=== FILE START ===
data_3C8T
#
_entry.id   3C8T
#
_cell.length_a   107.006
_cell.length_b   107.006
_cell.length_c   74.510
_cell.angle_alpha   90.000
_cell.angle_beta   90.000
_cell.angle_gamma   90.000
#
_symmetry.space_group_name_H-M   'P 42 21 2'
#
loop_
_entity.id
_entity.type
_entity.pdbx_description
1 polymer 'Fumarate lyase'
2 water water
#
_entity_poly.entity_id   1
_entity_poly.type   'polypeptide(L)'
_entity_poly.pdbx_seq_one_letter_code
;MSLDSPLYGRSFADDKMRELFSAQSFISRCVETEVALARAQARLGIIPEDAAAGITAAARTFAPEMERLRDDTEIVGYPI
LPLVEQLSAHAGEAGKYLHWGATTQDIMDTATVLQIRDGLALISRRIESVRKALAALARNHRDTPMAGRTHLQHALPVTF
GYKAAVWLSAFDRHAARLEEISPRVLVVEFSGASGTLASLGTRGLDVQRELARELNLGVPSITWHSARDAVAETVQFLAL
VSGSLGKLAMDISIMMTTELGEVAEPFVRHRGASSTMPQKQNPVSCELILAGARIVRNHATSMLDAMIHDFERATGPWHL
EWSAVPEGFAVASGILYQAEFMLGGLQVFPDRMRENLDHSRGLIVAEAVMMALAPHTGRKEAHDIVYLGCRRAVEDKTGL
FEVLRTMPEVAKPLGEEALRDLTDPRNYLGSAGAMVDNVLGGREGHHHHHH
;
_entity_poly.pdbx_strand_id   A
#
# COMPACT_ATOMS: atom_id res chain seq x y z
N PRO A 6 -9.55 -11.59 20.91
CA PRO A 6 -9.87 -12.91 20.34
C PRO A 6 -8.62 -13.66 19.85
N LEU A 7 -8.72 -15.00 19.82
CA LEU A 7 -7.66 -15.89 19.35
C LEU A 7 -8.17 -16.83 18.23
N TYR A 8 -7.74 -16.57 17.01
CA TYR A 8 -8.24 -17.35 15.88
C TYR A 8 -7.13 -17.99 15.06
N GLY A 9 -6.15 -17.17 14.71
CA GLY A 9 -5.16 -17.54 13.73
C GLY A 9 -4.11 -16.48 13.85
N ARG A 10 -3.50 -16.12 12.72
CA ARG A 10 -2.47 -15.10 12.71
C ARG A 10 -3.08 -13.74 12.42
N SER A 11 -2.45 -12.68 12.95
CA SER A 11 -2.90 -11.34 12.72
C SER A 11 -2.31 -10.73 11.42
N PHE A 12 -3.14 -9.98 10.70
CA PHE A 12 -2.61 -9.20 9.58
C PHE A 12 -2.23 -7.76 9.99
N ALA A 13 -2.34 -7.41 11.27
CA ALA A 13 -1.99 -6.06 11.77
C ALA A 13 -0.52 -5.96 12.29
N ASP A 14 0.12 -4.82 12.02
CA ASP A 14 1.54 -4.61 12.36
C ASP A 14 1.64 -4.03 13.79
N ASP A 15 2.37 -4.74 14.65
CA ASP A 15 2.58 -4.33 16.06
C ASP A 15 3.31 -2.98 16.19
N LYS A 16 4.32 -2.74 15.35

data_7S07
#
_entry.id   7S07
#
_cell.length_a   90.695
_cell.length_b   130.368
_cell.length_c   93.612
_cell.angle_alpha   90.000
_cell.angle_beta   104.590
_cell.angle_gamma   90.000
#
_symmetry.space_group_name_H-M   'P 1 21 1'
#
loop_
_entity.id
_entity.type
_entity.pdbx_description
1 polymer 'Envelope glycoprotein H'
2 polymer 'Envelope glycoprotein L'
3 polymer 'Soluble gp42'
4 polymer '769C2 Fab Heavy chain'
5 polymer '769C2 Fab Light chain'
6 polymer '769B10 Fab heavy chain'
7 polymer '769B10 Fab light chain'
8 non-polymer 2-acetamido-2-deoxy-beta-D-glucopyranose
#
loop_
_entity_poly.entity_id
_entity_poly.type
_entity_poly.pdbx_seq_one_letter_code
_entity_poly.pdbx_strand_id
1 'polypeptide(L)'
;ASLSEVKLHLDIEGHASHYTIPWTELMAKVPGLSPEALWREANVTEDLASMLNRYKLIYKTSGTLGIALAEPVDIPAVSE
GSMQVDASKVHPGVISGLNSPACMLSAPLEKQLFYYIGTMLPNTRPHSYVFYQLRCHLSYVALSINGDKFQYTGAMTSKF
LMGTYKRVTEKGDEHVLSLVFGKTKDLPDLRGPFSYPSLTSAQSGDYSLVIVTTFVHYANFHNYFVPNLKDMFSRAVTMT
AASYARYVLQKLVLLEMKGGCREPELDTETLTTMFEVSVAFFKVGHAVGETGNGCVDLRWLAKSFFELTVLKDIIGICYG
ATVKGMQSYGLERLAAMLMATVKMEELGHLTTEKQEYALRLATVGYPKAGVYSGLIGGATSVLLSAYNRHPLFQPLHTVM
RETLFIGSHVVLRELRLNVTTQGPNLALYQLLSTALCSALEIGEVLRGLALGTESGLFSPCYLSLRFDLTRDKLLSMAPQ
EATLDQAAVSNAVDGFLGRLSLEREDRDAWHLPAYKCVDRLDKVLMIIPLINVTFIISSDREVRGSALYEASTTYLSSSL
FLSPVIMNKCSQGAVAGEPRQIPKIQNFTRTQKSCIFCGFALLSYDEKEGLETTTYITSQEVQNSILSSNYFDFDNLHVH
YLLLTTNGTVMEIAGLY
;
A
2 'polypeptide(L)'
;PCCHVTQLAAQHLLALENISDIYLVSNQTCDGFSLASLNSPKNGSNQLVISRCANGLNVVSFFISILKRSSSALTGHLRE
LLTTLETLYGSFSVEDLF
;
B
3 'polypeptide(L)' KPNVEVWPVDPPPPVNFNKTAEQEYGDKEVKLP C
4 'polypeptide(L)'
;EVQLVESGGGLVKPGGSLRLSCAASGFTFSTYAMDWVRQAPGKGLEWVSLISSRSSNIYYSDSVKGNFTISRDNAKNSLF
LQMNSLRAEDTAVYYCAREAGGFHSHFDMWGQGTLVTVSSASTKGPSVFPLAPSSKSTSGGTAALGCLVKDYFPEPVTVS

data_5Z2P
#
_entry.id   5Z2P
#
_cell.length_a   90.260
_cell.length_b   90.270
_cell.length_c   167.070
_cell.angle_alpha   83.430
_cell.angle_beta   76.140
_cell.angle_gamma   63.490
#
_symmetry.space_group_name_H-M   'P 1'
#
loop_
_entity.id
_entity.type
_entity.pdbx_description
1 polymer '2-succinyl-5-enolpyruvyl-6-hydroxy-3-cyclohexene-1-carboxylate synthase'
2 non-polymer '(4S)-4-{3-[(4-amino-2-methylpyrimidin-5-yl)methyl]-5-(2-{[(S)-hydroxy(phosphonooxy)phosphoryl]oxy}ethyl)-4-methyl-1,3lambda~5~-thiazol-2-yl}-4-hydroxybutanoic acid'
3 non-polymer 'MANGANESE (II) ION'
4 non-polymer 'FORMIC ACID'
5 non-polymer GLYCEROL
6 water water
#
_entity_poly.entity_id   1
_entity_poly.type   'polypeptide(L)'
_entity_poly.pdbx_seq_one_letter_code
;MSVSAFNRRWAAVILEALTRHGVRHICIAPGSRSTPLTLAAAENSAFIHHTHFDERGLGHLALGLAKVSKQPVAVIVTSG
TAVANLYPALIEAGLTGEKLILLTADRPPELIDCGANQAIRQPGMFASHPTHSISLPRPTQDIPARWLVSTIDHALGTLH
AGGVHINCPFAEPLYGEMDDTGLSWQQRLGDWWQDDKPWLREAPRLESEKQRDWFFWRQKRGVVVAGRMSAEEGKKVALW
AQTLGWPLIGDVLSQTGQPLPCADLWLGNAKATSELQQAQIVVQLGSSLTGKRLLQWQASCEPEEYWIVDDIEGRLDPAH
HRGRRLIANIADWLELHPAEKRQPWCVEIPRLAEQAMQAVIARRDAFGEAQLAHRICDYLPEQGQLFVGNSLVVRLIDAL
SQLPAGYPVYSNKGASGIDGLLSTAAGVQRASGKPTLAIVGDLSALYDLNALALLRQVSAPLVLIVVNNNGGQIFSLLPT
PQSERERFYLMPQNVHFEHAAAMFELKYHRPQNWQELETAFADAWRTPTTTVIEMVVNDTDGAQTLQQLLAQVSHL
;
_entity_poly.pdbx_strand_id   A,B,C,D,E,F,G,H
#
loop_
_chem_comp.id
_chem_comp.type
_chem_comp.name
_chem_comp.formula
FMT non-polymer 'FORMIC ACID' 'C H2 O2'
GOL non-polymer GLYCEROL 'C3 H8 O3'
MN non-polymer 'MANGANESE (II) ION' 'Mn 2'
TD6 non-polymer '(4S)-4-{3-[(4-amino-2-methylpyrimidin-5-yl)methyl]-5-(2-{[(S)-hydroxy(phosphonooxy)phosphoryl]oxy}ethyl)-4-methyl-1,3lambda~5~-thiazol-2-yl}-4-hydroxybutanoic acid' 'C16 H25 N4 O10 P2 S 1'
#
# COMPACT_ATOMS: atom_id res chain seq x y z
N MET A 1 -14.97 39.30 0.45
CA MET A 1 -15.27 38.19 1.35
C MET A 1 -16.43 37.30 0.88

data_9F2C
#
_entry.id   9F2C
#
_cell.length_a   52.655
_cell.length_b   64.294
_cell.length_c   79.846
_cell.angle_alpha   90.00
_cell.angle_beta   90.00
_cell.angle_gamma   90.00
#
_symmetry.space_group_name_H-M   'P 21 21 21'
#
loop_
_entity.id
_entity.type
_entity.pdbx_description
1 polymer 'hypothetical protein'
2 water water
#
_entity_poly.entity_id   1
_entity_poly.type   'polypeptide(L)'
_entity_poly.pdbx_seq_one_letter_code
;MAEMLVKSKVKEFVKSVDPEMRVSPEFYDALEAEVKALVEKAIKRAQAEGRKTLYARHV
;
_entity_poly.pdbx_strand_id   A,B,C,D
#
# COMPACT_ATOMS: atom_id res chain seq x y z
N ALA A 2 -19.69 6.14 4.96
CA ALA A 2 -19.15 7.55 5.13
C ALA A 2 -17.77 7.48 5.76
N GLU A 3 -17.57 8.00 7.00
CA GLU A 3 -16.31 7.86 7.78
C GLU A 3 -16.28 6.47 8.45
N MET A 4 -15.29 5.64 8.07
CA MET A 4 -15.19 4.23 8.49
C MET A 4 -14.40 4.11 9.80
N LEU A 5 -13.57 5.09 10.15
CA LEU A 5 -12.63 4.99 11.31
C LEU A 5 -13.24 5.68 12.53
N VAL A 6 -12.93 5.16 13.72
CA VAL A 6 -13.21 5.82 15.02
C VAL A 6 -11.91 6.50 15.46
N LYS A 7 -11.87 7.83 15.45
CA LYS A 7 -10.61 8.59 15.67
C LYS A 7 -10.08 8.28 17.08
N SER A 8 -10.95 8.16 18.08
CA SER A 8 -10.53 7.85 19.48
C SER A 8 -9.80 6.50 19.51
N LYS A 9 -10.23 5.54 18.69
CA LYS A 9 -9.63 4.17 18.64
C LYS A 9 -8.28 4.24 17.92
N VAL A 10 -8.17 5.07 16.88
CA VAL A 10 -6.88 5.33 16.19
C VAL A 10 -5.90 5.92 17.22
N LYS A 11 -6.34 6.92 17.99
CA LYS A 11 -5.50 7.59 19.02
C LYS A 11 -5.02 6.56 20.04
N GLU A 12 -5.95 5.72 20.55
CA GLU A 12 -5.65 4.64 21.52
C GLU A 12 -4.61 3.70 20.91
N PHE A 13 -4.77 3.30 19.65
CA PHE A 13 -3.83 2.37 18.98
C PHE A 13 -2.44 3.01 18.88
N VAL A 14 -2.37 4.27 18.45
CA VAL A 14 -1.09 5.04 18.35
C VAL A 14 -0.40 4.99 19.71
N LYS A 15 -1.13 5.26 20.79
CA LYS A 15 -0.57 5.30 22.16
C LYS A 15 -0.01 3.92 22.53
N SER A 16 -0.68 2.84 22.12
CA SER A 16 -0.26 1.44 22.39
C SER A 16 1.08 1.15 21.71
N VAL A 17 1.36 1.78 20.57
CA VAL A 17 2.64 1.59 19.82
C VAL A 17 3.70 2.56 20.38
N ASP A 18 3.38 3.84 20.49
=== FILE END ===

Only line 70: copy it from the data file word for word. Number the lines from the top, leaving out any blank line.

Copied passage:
_cell.length_b   130.368